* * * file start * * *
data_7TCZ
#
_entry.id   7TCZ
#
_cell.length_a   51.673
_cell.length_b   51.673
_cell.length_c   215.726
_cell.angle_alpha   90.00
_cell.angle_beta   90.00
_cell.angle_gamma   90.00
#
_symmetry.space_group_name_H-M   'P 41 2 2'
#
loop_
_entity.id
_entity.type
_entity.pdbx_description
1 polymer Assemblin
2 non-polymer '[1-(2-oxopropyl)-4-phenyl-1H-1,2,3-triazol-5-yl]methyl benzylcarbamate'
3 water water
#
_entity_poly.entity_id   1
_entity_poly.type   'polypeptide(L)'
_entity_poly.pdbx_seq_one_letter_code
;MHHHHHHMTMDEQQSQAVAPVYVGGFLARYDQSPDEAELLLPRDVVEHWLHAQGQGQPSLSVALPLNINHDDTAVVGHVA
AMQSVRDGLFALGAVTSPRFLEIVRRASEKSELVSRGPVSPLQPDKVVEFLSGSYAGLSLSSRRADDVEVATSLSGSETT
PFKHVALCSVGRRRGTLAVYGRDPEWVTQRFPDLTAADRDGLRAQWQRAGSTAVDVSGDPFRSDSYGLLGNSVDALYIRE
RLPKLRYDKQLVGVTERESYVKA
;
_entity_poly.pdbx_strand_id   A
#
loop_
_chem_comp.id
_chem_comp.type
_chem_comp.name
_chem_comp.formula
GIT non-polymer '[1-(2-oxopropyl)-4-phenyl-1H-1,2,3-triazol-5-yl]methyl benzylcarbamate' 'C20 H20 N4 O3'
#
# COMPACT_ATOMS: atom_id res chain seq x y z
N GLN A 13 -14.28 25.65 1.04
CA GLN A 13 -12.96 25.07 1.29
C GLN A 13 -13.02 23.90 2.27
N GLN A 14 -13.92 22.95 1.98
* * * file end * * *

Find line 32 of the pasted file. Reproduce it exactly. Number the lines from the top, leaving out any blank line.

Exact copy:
loop_